The green leafy tops to the radishes are not only edible, but actually contain more vitamin C, protein, and calcium than the the radish itself. The green tops are highly nutritious and mineral rich and should be valued as much if not more than their roots. Radishes and their greens can be juiced for an excellent detoxifying drink that can soothe the digestive tract and cleanse the entire body. Added to salads, sandwiches, wraps, soups, and stews, radishes and their greens can add vibrant flavor and fantastic nutrition to support your health and body.

A fungal infection in the brain could be linked to Alzheimer’s, study suggests


A simple brain fungus could be behind some forms of Alzheimer’s, a controversial new study suggests, after the same type of fungal infection was found in brains affected by the degenerative disease. While the results are intriguing, and anti-fungal treatments are now being explored, critics are saying it’s too soon to tell if this could be one of possibly many underlying causes of Alzheimer’s.

“The possibility that AD [Alzheimer’s Disease] is a fungal disease, or that fungal infection is a risk factor for the disease, opens new perspectives for effective therapy for these patients,” concludes the report, published in Scientific Reports. “The slow progression of the disease fits well with the chronic nature of fungal infections if they remain untreated. Moreover, inflammation and activation of the immune system may be due to an infectious fungal agent.”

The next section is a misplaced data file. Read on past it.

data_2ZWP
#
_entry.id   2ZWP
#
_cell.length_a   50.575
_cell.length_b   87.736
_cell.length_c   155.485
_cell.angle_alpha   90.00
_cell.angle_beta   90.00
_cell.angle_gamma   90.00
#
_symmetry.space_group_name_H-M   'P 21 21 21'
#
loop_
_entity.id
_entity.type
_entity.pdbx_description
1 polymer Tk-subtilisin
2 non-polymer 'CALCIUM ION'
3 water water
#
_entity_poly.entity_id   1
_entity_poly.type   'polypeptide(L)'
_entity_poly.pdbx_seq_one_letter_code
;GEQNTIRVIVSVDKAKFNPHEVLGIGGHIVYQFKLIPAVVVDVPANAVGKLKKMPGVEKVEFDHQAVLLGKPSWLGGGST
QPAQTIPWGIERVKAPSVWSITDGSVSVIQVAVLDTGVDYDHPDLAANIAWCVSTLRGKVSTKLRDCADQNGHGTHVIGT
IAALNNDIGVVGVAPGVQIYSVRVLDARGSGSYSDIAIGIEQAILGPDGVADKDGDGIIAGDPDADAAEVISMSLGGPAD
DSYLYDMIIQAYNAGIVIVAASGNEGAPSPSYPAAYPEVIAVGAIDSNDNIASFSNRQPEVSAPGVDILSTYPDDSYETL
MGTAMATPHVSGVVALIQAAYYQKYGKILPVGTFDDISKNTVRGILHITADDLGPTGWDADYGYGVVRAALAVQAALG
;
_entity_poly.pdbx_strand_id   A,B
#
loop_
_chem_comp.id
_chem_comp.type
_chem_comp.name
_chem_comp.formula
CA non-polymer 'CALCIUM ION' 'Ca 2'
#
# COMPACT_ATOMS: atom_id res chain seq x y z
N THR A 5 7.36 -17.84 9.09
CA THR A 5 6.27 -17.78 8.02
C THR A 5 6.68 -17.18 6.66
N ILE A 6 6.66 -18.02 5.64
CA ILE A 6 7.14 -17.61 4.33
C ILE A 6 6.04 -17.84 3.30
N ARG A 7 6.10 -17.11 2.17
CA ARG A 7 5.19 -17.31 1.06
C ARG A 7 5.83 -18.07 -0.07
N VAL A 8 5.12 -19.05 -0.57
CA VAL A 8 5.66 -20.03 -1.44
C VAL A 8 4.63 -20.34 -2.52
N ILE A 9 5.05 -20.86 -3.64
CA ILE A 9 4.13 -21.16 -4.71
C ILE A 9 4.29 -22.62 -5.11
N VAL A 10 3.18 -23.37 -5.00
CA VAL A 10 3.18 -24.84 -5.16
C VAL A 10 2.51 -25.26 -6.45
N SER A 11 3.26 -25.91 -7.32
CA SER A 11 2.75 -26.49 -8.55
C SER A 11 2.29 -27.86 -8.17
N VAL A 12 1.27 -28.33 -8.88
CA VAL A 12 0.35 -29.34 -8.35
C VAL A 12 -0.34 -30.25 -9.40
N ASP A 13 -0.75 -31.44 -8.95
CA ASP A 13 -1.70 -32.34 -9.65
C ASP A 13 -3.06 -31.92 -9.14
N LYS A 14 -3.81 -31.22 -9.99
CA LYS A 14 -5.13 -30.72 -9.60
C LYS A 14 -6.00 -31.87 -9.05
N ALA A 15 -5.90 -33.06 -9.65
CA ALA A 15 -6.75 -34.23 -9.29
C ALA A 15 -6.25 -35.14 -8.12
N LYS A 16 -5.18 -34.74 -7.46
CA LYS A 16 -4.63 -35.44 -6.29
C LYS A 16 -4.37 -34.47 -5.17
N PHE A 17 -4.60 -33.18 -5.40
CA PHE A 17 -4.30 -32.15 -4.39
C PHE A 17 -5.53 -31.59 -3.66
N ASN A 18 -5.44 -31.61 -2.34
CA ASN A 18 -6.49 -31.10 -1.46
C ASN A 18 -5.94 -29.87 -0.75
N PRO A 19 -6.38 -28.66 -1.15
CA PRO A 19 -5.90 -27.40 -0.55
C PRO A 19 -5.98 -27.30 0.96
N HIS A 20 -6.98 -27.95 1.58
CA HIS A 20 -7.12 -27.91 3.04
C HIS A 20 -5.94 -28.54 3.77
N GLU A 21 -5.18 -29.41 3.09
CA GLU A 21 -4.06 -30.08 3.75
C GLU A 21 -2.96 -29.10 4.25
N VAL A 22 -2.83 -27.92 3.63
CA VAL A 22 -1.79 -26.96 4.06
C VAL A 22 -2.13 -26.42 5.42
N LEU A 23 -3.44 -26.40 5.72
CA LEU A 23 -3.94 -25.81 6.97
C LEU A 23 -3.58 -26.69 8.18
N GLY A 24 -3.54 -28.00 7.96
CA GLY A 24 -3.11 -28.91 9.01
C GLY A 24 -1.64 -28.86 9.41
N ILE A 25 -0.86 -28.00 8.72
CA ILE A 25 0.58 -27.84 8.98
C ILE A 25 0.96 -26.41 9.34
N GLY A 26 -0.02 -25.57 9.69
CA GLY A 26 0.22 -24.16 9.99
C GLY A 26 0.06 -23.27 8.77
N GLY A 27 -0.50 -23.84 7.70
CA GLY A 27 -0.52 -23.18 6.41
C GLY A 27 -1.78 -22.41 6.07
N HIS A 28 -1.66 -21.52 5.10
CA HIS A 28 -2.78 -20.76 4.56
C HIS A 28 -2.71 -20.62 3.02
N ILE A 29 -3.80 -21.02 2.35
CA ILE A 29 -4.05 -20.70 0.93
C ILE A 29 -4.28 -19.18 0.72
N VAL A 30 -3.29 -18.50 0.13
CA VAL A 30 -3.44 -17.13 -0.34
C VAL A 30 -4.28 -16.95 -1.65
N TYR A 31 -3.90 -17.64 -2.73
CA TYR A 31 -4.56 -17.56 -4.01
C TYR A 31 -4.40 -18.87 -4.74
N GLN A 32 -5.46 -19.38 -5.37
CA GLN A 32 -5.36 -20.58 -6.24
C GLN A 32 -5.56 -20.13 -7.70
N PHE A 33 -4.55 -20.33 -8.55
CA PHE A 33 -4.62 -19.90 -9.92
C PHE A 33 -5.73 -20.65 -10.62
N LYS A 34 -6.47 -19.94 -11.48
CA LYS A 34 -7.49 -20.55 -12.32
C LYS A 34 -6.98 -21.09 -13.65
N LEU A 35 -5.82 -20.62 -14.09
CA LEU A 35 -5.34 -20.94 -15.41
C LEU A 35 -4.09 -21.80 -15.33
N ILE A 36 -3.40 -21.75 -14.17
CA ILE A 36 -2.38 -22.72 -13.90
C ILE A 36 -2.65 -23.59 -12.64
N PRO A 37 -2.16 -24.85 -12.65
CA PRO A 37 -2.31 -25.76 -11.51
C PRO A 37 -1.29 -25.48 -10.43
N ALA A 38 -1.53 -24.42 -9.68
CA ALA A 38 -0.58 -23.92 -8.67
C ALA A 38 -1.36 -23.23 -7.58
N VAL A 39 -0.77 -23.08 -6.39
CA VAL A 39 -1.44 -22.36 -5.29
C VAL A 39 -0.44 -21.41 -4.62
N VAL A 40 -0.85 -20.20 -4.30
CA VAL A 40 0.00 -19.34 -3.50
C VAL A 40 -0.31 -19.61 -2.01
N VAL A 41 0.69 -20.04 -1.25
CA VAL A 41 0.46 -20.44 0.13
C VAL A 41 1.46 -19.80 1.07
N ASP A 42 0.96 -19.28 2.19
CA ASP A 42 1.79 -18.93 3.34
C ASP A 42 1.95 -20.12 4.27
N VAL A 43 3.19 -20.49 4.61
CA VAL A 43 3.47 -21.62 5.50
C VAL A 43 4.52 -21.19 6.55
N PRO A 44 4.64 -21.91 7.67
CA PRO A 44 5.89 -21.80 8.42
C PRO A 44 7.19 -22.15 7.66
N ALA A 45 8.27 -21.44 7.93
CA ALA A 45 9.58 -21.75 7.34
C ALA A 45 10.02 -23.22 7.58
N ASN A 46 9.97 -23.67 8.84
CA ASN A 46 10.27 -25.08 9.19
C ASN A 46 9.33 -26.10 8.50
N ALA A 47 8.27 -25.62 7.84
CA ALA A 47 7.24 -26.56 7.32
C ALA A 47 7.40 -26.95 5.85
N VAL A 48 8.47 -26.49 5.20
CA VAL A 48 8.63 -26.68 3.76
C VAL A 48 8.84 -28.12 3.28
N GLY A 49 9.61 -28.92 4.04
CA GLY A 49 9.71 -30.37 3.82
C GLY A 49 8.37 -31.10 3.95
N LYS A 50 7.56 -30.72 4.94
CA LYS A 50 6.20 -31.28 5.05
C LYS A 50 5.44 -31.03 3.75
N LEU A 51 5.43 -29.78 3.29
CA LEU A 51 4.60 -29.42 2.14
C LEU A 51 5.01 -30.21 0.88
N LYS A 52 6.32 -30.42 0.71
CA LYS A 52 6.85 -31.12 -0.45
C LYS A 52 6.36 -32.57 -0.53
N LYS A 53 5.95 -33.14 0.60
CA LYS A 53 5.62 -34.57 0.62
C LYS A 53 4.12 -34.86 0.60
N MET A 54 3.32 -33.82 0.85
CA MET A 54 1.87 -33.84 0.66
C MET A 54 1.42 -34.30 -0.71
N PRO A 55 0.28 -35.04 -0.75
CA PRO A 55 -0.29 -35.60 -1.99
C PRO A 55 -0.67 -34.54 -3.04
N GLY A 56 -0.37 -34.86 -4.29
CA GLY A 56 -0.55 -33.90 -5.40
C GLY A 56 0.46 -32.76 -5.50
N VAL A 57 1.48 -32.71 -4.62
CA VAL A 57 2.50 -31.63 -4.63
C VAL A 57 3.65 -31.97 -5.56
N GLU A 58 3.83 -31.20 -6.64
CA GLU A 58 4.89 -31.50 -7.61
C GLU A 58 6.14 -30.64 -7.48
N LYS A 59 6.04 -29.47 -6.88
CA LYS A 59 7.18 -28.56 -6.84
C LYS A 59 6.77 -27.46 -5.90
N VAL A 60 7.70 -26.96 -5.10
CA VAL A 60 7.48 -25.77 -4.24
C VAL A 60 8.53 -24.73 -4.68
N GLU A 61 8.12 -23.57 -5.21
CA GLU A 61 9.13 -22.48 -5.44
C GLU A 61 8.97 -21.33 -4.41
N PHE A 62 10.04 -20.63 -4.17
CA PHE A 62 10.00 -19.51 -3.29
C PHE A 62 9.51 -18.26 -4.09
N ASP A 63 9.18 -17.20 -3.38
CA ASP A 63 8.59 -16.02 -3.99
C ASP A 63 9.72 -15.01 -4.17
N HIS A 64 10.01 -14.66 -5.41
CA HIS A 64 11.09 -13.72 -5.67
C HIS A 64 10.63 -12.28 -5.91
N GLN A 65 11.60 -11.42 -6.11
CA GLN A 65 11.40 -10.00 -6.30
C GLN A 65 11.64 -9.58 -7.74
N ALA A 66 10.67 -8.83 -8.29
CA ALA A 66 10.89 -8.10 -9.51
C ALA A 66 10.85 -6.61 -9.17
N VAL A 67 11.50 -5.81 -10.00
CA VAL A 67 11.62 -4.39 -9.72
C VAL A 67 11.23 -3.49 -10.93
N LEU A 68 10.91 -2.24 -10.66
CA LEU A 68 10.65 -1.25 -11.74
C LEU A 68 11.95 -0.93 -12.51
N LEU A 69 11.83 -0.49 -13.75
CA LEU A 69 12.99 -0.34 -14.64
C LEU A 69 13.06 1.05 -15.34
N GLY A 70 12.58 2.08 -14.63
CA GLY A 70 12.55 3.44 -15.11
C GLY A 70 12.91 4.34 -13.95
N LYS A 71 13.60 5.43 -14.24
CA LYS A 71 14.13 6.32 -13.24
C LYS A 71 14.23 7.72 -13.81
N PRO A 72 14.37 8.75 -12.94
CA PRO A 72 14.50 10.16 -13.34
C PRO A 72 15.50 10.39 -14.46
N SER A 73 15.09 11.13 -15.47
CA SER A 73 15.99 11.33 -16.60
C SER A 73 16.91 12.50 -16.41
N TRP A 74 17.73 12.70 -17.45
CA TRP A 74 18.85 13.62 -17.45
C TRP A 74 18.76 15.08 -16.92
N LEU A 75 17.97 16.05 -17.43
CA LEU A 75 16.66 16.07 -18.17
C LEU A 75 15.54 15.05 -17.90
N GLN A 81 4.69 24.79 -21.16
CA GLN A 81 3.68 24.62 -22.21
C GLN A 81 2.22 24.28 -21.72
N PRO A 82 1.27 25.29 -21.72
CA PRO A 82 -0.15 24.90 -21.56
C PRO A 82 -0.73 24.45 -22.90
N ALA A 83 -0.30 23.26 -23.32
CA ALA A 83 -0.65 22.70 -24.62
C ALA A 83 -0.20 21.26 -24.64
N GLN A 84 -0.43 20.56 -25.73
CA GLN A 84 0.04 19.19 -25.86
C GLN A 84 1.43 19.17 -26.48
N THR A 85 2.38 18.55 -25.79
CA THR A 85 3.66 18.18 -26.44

A team of molecular biologists led by Luis Carrasco from the University of Madrid in Spain examined the brains of 25 cadavers, 14 of which had the degenerative disease. All 14 brains were found to have the same fungus, whereas the other 11 healthy brains showed no trace of it at all. Even with such a small sample size, that’s a strong correlation, and the team is trying to figure out what it means.

At this stage, it’s not clear whether the fungus could be causing the disease or vice versa – but it has the potential to give doctors a clear target for treatment. There are already many anti-fungal drug treatments available for various conditions, and one of these could be adapted in order to treat or slow down the progression of Alzheimer’s.

Scientists have already come to understand how misshapen proteins can kill off nerve cells in the brain, creating pockets of dead tissue that are responsible for the effects of Alzheimer’s. Whether these rogue proteins are just a natural consequence of getting older, or whether there’s some external cause remains to be seen, and the body of research amassed so far has yet to conclude the matter one way or the other.

As other researchers have pointed out, it seems unlikely that the fungus explanation is behind all cases of dementia – previous studies have found hereditary links, suggesting that a gene defect, rather than something external, is to blame. As The Economist explains:

“John Hardy, a neuroscientist at University College, London, points out that one (albeit rare) cause of Alzheimer’s is well-understood. In a few unlucky families the disease appears to be an inherited disorder, caused by mutations of one of three genes. If a fungal infection were the ultimate cause, then those genetic mutations would have to make their carriers so susceptible that 100 percent of them end up infected – something he believes is unlikely. And the very clarity of Carrasco’s result also makes Hardy suspicious.

If that result is right, though, it is still possible that the correlation runs the other way, with Alzheimer’s opening the brain to fungal infection.”

It’s hoped that further research will identify the influence – if any – of fungal infection on the development of Alzheimer’s. Carrasco’s team now wants to trial anti-fungal drugs to see if they have an effect on the onset of the disease in living organisms.